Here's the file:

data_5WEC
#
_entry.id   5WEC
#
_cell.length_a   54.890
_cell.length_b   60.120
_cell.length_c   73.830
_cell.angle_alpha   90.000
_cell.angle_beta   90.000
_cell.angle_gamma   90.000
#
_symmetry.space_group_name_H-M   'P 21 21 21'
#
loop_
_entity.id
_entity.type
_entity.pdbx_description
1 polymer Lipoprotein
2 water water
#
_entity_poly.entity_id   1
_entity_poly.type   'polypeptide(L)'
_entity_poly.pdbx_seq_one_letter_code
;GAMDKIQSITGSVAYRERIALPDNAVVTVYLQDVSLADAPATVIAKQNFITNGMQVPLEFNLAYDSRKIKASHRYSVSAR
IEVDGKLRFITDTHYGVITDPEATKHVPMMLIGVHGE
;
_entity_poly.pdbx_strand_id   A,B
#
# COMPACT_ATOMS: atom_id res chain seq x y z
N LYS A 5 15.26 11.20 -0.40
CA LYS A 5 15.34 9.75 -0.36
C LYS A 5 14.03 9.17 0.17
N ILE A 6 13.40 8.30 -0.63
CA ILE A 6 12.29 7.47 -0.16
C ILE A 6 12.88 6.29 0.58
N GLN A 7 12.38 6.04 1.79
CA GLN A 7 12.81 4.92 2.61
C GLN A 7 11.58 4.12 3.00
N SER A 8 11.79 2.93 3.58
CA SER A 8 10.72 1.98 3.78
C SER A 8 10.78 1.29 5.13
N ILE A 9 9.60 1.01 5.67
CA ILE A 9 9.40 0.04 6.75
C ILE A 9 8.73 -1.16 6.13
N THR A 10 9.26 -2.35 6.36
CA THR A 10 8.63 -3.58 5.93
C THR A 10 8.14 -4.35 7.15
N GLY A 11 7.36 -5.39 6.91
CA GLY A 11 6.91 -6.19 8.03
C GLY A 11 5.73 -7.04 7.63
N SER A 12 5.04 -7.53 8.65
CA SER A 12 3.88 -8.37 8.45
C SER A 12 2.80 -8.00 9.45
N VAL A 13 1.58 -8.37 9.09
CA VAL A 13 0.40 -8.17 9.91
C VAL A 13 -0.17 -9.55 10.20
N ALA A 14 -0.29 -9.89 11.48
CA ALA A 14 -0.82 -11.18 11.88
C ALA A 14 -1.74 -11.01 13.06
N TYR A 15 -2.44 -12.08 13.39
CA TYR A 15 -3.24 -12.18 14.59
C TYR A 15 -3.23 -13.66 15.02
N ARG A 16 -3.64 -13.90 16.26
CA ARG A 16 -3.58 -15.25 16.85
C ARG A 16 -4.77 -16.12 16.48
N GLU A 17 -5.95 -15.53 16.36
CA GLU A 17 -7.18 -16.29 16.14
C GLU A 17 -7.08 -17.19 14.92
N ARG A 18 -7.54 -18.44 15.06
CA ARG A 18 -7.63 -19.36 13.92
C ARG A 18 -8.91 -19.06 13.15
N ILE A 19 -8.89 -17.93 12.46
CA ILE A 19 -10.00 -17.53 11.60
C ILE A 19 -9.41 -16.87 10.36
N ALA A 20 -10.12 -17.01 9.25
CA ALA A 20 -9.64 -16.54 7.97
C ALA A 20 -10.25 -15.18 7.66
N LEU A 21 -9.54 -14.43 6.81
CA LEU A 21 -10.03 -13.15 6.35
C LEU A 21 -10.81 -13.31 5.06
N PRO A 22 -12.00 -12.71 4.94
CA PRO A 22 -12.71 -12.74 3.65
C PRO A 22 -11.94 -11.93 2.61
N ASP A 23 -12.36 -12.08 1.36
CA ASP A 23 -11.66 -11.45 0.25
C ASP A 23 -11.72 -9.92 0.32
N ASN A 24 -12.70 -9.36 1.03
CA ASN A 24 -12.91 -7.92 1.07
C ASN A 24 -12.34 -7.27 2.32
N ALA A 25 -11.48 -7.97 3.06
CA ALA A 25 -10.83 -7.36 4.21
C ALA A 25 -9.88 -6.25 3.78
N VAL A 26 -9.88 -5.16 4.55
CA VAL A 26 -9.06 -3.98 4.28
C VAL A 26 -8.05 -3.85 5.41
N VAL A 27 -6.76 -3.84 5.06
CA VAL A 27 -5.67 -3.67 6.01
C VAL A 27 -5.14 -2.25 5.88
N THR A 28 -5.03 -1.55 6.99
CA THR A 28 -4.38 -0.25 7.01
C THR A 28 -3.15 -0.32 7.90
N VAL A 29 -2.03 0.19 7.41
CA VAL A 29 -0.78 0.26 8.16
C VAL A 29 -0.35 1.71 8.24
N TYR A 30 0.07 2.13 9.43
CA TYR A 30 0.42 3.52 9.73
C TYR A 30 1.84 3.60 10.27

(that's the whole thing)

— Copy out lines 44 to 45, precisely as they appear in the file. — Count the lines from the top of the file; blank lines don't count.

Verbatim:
C ILE A 9 8.73 -1.16 6.13
N THR A 10 9.26 -2.35 6.36